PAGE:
Is the following sentance correct?

I have seen (past happening but current experience) the two headed snakes, when (referring to a past time) I visited (past tense) Vietnam.

Please enlighten me in this regard.
Thank you,

Hello Kingson,

The sentence is not correct, I'm afraid. We do not use the present perfect (have seen) with a finished past time reference (when I visited). You need two past simple tenses here:

I saw the two headed snakes, when I visited Vietnam.


We would use the present perfect if the time reference is unfinished. For example, you could refer to your whole life up to now:

I have seen the two headed snakes in Vietnam.



The LearnEnglish Team

Thank you so much Peter for your time and response.
Can we say "I have seen two-headed snakes before(unfinished time reference, but in the past with a present experience), when I visited Vietnam"?
Thank you,

Hello kingsonselvaraj,

The problem with the sentence is that the phrase 'when I visited Vietnam' provides a finished time reference and so it cannot be used with the present perfect. The present perfect refers to an unfinished time, not a finished time. If you are no longer in Vietnam then that time period is complete and is not consistent with the present perfect.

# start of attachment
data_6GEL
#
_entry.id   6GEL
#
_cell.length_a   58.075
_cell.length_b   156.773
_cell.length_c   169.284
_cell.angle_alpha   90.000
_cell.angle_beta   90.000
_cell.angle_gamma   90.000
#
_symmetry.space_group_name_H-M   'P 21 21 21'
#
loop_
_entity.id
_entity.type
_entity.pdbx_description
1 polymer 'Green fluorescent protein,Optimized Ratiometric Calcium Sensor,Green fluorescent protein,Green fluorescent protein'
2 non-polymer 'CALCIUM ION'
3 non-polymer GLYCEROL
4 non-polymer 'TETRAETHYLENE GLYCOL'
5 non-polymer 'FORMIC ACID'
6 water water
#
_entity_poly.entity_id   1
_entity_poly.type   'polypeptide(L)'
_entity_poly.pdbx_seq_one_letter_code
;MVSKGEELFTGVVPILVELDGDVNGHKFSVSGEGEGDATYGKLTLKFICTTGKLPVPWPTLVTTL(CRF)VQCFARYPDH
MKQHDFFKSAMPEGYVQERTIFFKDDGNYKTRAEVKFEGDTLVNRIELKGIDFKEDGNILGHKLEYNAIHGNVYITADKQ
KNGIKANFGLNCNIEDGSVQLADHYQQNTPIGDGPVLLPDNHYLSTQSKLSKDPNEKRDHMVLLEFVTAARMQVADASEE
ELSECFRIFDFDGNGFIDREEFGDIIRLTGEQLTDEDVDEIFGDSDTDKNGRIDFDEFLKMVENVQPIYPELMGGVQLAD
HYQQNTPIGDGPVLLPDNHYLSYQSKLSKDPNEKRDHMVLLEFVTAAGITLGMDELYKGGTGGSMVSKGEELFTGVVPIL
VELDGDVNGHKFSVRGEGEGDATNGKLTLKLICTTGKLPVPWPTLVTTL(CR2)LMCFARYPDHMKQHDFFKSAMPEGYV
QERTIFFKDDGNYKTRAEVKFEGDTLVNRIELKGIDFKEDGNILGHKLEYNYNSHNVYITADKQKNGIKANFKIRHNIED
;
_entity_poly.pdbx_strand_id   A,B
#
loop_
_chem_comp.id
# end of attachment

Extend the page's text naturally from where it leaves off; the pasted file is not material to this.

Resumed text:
The LearnEnglish Team

Thank you very, very much Peter for your patience in answering my question.
The reason why I am making a doubt around the combination of Past tense and present perfect is, I was told that the following sentence is gramatically correct.
"My friend got married to the girl who has been working here in this office"(the girl is still working in the same office). In this above sentence "got married" is the past tense. But "has been working" is the present perfect(continuous).
Please enlighten me in this regard. Please pardon me, if I give you too much trouble. I am a public speaker that's why I am trying to be crystal clear in my English grammar.
Thank you again, Peter.

Hello kingsonselvaraj,

The sentence 'My friend got married to the girl who has been working here in this office"(the girl is still working in the same office' is fine, because the present perfect phrase does not provide a time reference for the past simple action, but simply provides more information about the girl.


As an aside, I would say that the sentence is a little odd and the present perfect does not seem to add any information. A more natural way to phrase it would be to use the present simple (permanent work) or continuous (temporary): 'My friend got married to the girl is working/works here in this office"(the girl is still working in the same office.'



The LearnEnglish Team

Thank you so much, Peter. That is really an eye opening fo me.
Have you finished (present perfect) reading the book that I gave(past tense) you? - in this sentence, "I gave you" - is this providing more information about the book?
Please clarify my doubt. I will be so grateful to you. I appreciate your service.
Thank you, again.

Hello Kingston,

That is correct. Well done!

The past tense gives us information about the book. Grammtically speaking, it is a restrictive or defining relative clause and has an adverbial function. It does not provide a time reference for the verb in the main clause.



The LearnEnglish Team